Banking sector reforms a scary maze
Education will be needed for accountants, lawyers and corporate executives
NAVIGATING the murky waters of banking sector reform is not for the fainthearted. So I did what most advisers are probably inclined to do when they can’t see the wood for the trees — ask. I put a call in to the Reserve Bank’s regulation department a few days ago to check up on progress and was pleased to hear that the unit is working hard to ensure SA’s banking system remains one of the most sound in the world despite the recent wobble caused by the failure of African Bank.
The only problem is that banking advisers and lawyers are being inundated with a tome of new regulations, amended regulations and regular guidance notes and circulars as the latest framework is feverishly worked on. Refining the ideal banking model is clearly a laborious exercise and the lurking question is whether an ideal solution can ever be found. Is it really possible to regulate your way out of a crisis when throughout history markets have proven to be amorphous beasts? They tend to move in animalistic cycles where either the bulls win the battle for capital, or the bears do. In between is a lot of volatility too — but money is generally made. A banking crisis, though is the end game to it all and this is the main reason for such a desire to prevent another banking-led crisis from happening — to alleviate the pain, as it were, while the instincts of the markets grease the wheels of the competitive market.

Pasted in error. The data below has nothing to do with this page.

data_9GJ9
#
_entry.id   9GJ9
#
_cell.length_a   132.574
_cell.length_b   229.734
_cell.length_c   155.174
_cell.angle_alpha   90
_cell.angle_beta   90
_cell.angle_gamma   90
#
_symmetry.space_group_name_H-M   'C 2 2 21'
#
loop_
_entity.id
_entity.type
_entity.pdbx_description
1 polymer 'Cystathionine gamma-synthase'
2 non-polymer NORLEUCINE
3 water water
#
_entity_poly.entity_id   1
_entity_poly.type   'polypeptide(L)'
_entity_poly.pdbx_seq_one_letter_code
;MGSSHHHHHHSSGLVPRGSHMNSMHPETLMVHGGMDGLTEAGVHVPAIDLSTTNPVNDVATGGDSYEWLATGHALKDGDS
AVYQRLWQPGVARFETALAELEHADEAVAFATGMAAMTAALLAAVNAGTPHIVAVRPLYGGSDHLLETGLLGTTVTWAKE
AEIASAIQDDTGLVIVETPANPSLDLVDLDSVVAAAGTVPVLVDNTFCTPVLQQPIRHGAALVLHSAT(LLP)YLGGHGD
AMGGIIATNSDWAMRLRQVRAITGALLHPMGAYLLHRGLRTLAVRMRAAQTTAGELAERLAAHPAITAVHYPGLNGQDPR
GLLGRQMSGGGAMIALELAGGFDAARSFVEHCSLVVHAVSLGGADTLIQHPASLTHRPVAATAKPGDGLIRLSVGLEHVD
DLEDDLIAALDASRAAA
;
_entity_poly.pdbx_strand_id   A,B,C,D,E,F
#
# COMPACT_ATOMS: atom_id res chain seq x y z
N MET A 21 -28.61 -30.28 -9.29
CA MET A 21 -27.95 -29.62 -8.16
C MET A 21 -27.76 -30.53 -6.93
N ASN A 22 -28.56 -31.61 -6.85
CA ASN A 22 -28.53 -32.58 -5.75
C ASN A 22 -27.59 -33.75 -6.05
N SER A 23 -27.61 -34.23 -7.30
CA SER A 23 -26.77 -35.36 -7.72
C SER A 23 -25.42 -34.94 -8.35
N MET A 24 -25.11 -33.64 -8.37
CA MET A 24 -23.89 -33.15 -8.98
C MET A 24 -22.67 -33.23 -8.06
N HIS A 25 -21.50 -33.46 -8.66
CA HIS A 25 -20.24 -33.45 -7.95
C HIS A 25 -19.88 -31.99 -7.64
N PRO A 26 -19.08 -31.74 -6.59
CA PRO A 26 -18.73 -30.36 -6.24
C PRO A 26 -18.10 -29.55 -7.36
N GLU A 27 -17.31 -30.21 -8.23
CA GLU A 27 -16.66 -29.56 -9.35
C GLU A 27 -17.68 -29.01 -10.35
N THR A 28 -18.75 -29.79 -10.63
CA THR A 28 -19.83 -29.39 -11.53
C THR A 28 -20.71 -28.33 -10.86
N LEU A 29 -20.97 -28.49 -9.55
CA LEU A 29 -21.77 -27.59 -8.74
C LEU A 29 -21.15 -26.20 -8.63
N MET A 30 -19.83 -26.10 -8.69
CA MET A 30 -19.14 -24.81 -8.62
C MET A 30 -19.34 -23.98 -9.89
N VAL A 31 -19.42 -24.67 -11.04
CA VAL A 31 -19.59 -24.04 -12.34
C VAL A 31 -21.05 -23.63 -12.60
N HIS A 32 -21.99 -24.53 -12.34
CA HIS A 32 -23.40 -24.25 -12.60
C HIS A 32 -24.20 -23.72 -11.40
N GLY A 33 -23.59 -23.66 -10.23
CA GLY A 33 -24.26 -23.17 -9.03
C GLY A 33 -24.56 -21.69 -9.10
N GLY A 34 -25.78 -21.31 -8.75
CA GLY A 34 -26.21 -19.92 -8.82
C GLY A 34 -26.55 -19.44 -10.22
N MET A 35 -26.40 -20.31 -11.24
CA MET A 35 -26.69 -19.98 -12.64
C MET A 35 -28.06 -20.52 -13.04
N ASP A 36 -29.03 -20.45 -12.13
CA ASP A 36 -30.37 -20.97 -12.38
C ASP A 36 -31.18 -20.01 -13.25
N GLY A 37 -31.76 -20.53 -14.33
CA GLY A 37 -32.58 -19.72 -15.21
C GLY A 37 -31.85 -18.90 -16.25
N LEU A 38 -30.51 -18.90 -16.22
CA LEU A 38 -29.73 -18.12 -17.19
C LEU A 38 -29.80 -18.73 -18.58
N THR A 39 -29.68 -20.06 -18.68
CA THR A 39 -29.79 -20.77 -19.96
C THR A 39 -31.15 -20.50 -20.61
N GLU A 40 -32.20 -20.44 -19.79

The good news is the South African Reserve Bank is more than willing to help banks and their advisers understand what is going on and even more time will be made available for education. Clearly, a lot of education will be needed for accountants, lawyers and corporate executives.
Essentially, the entire system is being recalibrated to ensure more safety valves are in place when con- ditions get tough — as they did in 2008-09 when a recession was sparked by poor banking practices and oversight — a lapse for which global economies, SA included, continue to suffer. Just when SA thought it was not going to face a failure, along came the crash and burn of African Bank’s unsecured lending model last year.
The average lawyer being asked by a corporate client to advise on these things faces a difficult challenge — some countries are taking it more seriously than others. The banks themselves are far closer to the process as they are effectively living and breathing it and a trend that is now